Part one looked at sales and development.

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Josh Ledgard

Well, he's just this guy… you know?

Quality Ownership Part 2: Consulting Services & Support

18 December 2010

This is part 2 in a series of posts that examines how each role at a company owns the quality of product.  Part one looked at sales and development.

Consulting Services

If you sell additional services, and code enhancements in particular, then you also own the quality of the product that was shipped. Your on the front lines working every day with a customer who is perceiving the final experience of the product through all the customizations and integrations that you have implemented for them.

  • Customizations and integrations require just as much of a test plan and unit tests as code that ships with the product. Anything I previously said about how development team members own quality applies here for the improvements.  A customer will never differentiate between groups at your company… good and bad perceptions apply to everyone.
  • As experts you are engaged to prevent customers from shooting themselves in the foot.  This applies to technical choices (deploying on underpowered hardware) AND softer choices about site policies and configuration (requiring too much information to register).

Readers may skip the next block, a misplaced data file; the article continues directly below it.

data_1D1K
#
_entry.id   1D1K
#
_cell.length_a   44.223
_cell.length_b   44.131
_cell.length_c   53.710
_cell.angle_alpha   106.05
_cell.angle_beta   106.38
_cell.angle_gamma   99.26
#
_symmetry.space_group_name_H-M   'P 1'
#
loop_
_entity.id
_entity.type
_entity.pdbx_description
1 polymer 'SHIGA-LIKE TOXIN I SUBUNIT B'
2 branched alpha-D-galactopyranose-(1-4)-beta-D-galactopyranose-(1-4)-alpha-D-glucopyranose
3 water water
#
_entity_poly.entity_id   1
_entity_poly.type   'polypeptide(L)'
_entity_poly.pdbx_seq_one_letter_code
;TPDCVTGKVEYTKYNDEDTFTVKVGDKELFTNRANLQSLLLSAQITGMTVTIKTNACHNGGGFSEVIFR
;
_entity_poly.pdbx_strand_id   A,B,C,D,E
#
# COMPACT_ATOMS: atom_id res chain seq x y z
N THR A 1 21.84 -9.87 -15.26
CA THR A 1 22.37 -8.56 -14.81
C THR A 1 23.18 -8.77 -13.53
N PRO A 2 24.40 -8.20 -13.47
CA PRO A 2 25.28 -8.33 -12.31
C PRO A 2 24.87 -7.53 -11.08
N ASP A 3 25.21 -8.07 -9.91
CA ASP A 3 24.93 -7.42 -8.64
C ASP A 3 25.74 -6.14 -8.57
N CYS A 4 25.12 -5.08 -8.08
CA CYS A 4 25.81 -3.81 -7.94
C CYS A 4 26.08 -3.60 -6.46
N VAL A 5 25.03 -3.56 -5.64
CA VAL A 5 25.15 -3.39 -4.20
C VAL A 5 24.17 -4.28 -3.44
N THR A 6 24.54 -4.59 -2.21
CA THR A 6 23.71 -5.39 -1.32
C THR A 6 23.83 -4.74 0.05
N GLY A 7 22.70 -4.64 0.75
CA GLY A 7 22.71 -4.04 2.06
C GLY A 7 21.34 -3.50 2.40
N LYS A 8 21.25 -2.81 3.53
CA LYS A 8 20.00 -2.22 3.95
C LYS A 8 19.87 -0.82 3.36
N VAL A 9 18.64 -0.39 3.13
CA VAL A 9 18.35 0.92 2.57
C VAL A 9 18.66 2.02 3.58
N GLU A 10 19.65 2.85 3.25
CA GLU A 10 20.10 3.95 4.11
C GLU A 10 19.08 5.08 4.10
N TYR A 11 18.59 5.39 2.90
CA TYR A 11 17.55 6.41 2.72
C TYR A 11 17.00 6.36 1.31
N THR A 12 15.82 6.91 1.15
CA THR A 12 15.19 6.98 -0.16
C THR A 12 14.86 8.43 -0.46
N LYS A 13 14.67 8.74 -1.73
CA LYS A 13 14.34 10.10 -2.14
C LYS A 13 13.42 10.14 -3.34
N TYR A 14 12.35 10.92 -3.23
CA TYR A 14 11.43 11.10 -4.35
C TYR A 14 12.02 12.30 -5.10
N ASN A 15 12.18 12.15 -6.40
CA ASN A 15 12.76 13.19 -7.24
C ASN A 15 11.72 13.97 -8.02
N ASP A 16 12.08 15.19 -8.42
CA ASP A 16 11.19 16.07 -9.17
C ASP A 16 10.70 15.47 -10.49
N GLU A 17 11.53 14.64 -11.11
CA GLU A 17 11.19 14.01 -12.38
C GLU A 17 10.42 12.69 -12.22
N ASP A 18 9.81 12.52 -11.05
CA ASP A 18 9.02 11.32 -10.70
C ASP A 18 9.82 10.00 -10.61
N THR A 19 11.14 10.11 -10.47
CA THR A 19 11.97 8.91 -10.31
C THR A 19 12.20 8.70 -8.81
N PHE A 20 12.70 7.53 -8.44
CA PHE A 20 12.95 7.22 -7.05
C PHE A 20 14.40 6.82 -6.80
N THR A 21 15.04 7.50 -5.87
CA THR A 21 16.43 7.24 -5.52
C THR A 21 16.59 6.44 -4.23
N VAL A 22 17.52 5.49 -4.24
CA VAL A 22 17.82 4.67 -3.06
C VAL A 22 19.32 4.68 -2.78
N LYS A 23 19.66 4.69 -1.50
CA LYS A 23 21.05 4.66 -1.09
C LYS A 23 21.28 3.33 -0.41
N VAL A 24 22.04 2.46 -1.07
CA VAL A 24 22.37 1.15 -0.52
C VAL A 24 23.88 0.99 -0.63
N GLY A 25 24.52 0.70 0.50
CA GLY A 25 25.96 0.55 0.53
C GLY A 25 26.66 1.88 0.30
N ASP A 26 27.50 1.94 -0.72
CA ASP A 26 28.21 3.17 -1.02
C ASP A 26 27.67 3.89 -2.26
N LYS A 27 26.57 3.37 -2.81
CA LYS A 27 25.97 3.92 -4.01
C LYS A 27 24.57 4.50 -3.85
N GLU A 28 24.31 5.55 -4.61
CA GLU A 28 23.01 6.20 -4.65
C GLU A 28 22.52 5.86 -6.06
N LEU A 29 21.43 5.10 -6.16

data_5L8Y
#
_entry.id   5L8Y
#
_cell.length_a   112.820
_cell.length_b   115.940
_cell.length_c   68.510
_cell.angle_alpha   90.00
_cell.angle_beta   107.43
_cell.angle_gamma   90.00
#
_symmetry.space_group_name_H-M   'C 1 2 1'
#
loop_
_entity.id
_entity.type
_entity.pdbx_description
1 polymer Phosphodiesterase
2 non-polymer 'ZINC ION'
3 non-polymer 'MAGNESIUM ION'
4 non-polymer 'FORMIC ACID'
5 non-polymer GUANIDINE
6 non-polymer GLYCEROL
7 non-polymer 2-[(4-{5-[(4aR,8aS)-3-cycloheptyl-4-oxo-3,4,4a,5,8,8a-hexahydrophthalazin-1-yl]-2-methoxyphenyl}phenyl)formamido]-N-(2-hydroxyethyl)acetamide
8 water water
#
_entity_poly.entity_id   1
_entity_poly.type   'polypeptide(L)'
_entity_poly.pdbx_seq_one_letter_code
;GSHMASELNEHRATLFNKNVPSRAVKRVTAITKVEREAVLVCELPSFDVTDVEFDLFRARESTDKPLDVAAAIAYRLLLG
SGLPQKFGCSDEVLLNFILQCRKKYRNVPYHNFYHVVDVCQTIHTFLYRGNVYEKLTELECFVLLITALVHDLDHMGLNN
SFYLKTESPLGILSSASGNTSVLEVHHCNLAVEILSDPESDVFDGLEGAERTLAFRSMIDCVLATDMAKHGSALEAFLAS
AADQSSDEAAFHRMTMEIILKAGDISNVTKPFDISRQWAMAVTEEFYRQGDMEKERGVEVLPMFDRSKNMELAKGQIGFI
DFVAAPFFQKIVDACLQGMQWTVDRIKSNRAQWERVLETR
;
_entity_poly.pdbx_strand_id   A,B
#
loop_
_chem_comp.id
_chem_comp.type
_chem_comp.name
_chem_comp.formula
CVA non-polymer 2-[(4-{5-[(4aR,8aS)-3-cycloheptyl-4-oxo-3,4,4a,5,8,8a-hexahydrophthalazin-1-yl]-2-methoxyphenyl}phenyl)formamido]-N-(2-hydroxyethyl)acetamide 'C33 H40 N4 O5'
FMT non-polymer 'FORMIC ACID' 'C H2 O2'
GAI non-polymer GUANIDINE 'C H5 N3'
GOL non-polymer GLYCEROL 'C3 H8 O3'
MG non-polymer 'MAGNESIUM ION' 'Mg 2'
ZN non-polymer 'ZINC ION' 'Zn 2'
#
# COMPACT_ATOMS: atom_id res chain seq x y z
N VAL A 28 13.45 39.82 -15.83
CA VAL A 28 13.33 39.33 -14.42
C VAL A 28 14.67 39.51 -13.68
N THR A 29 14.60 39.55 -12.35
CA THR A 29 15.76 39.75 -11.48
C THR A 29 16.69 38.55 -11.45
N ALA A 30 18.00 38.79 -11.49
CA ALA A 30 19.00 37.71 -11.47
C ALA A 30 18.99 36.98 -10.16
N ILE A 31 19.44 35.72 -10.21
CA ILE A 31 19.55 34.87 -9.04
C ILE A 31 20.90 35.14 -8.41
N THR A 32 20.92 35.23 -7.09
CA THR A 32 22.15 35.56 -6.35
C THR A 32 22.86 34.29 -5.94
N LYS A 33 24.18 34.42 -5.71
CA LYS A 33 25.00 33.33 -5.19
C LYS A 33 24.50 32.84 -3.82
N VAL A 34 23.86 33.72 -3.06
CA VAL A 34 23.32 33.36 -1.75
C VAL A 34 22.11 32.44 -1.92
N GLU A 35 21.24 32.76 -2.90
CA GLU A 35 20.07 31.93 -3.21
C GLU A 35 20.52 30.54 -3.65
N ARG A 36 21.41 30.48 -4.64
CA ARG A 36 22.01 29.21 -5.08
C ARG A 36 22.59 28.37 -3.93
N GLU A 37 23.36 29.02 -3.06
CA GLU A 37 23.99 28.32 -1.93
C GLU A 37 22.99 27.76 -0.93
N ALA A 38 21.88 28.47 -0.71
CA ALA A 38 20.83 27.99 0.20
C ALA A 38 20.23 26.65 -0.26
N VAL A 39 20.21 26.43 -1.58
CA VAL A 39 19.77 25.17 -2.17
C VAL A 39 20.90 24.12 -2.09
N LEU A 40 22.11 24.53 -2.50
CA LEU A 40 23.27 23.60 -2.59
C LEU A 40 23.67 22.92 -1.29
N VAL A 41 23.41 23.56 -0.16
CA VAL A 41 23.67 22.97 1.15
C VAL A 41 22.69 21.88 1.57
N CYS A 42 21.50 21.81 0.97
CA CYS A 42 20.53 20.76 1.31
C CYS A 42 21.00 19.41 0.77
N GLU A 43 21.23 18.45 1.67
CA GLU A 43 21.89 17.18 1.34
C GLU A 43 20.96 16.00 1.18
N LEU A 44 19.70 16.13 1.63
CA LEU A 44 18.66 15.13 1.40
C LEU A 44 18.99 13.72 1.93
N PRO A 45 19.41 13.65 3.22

• The goal isn’t that customers are up and running… it’s that customers are achieving what they set out to do.  Because if they aren’t achieving their goals then your services are easy to blame… quality of experience is key and you helped set them up.

Customer Support

I work with some outstanding support people that exemplify the traits below – they own product quality to.

  • Quickly gathering information and reproduction steps for bugs that are reported… and making sure the bugs are fixed quickly.   Make sure your product team is accountable for fixing at least 90% of the issues that are reported in each next release.
  • Identifying support trends and forcing the team to address them… each quarter the product team should be looking to address “supportability” by looking to reduce the top time consumers of your support team.  It may not be a bug… it may be confusing UI that customers call about frequently… which costs everyone money.
  • Communication and closing the loop is critical. Like the lonely tree, If something is fixed in a service pack it doesn’t do any good if the customer that reported the issue doesn’t know it’s been addressed.  This is really hard to do well.

In some ways your goal should be to eliminate the need for your job… except that if you do this well your company will have more customers to report issues… and you won’t need to hire an army to support them. Smile

Part three will look at the role of the User Experience & Marketing teams in product quality.